The judge later entered formal pleas of not guilty on behalf of Mladic to the various charges against him, which include genocide, and relate to the 43-month siege of the Bosnian capital Sarajevo and the massacre of 8,000 Muslim men and boys in Srebrenica — Europe’s worst massacre since World War Two.
Having threatened to boycott his second hearing since being tracked down, arrested and extradited from Serbia in May, Mladic did appear but spent several minutes demanding different legal representation and requesting a delay before having to plead.
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“No, no, I’m not going to listen to this without my lawyer,” Mladic shouted as he removed his translation headphones when judge Alphons Orie began reading out the charges.
“Who are you? You’re not allowing me to breathe.”
Mladic, 69, was represented by a court-appointed lawyer.
The judge said the court would look into allowing him to be represented in future by other lawyers of his choice.
Arrested after 16 years on the run, Mladic had defiantly rejected war crimes charges against him as “obnoxious” and “monstrous” when he was formally charged at the Yugoslavia war crimes court last month .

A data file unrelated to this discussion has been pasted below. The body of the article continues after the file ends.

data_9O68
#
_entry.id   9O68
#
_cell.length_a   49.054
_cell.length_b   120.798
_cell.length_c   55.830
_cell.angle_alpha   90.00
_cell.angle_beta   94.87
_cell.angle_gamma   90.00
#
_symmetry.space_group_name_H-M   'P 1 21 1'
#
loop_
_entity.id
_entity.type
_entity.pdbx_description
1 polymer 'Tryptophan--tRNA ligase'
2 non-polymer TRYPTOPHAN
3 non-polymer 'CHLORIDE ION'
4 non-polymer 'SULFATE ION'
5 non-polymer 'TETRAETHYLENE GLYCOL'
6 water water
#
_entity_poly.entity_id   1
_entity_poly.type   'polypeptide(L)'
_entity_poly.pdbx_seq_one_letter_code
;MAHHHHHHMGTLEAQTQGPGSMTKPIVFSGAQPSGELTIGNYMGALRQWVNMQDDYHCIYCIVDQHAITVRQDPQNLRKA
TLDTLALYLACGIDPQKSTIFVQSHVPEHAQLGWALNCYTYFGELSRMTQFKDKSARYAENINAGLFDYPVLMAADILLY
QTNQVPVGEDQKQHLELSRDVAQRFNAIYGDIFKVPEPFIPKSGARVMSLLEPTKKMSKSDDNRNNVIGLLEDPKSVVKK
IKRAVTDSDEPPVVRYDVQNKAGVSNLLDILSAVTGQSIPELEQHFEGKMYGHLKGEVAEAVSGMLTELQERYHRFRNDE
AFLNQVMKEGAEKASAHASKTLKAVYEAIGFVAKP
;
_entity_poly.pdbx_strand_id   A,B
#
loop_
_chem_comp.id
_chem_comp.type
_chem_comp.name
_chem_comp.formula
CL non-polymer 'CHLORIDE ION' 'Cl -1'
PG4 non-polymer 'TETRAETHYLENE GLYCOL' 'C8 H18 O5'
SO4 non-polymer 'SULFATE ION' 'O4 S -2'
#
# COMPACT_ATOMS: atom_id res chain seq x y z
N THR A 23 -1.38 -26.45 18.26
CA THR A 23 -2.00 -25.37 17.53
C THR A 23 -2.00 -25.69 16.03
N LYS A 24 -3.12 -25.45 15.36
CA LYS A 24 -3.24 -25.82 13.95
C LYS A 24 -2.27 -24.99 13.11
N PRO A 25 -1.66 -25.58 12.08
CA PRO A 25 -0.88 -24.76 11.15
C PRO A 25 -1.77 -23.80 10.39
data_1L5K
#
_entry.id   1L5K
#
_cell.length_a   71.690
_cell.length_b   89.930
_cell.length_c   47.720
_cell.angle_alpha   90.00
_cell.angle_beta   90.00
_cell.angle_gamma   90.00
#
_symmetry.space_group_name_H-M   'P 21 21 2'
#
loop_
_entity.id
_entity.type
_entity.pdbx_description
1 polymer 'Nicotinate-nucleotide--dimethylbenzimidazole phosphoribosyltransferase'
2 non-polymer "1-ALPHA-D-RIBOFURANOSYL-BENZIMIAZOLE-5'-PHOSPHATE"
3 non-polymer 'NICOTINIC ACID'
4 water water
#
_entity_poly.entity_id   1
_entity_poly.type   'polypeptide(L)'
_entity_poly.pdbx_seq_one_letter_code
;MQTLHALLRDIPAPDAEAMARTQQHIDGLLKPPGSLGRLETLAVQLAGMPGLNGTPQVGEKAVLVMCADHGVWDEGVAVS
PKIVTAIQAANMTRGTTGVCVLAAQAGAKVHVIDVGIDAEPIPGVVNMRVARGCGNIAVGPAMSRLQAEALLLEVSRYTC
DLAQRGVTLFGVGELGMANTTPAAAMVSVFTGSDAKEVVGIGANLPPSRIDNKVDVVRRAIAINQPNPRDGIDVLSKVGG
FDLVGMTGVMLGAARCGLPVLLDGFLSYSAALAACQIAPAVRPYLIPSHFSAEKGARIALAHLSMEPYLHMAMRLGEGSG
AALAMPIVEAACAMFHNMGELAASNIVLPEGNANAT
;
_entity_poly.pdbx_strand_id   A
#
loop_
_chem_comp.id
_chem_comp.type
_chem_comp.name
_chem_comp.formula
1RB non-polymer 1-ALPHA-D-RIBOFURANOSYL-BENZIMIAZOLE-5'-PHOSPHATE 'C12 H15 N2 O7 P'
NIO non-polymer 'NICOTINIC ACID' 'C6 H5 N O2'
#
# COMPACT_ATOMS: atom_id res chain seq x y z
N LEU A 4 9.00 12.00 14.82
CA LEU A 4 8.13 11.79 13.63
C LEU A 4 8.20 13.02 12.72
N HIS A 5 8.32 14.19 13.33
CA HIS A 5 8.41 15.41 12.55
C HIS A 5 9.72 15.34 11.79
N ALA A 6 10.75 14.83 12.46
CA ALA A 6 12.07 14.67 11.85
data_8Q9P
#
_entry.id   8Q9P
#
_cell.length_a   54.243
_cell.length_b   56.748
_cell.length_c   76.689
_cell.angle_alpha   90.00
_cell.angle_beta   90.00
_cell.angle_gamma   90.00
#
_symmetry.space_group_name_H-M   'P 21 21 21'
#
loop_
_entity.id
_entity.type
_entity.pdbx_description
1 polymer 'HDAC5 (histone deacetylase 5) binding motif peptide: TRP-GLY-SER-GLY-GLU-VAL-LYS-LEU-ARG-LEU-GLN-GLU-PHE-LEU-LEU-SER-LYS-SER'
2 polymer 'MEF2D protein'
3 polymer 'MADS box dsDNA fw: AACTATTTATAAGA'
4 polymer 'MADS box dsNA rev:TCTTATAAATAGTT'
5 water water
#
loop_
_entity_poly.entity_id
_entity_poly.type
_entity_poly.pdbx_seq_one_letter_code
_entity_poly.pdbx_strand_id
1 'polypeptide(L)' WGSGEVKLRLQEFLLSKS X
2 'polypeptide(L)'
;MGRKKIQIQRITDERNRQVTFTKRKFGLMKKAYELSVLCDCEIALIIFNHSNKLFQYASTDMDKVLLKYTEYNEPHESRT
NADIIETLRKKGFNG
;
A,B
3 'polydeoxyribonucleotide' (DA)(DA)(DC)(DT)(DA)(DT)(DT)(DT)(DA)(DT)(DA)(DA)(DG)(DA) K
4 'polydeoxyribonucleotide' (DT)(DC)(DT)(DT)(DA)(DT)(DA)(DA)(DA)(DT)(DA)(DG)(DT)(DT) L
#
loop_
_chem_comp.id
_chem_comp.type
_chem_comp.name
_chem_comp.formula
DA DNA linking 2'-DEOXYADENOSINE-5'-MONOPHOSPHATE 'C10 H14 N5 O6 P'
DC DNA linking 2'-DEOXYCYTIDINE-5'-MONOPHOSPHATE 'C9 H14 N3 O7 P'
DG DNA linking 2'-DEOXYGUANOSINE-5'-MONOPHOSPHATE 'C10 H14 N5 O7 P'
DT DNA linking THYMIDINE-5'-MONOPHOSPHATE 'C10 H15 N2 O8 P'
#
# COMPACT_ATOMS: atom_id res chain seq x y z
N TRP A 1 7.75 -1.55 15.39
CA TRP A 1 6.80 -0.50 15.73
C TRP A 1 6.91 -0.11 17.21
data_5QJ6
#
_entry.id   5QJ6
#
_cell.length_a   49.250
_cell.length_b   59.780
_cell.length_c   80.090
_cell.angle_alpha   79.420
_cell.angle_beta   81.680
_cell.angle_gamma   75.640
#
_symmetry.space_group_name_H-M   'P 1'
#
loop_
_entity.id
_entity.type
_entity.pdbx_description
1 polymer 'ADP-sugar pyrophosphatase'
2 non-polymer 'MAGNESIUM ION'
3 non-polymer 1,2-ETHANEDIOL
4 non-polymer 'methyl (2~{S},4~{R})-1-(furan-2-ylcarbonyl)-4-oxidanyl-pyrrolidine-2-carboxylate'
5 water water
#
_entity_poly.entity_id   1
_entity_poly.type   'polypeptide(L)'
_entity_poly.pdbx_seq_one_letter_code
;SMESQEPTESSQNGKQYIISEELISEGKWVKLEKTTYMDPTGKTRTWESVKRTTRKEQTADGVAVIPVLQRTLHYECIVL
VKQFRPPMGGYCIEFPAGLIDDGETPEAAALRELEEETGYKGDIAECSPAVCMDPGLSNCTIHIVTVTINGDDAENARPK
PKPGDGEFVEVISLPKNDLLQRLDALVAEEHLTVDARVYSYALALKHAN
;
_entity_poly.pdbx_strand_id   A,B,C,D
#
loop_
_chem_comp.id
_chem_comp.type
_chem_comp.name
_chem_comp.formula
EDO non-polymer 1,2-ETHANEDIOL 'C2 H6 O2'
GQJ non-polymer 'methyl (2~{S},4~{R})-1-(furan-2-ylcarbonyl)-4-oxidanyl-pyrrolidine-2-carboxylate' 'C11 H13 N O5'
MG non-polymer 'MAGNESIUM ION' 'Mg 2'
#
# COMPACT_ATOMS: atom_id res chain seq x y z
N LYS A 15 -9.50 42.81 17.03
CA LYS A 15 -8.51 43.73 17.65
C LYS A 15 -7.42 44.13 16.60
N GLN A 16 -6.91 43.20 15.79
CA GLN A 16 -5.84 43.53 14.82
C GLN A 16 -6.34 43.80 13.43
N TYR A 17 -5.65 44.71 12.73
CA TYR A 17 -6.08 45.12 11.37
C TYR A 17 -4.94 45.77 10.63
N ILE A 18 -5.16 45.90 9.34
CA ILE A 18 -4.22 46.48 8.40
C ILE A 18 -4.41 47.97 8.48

Mladic is accused of being involved in a campaign to seize territory for Serbs after Bosnia, following Croatia, broke away from the Yugoslav federation in the 1990s as the Balkan state broke up during five years of war that killed at least 130,000 people.
The stakes are high for Serbia because Mladic’s trial could unearth evidence showing Belgrade knew about or helped commit genocide at Srebrenica if Mladic argues he was carrying out orders, or the desires, of political leaders.
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The International Court of Justice ruled in 2007 that Serbia failed to prevent genocide, but was not responsible for it. The decision shielded Serbia from compensation claims from Bosnia.
If they (Serb authorities) were more strongly involved, the conclusion would still be the same that they did not prevent genocide, but because of their involvement there might be reasons to reopen the issue of compensation,” said Andre de Hoogh, a lecturer in international law at Groningen University.
For Mladic’s victims, justice is long overdue
Hague prosecutor Serge Brammertz has said Mladic used his power to commit atrocities and must answer for it, but Serb nationalists say Mladic defended the nation and did no worse than Croat or Bosnian Muslim army commanders.
Mladic, who has said he is a “gravely ill” man, is no longer in the prison hospital and now plays chess with other detainees. He argued last month he only defended his country and people.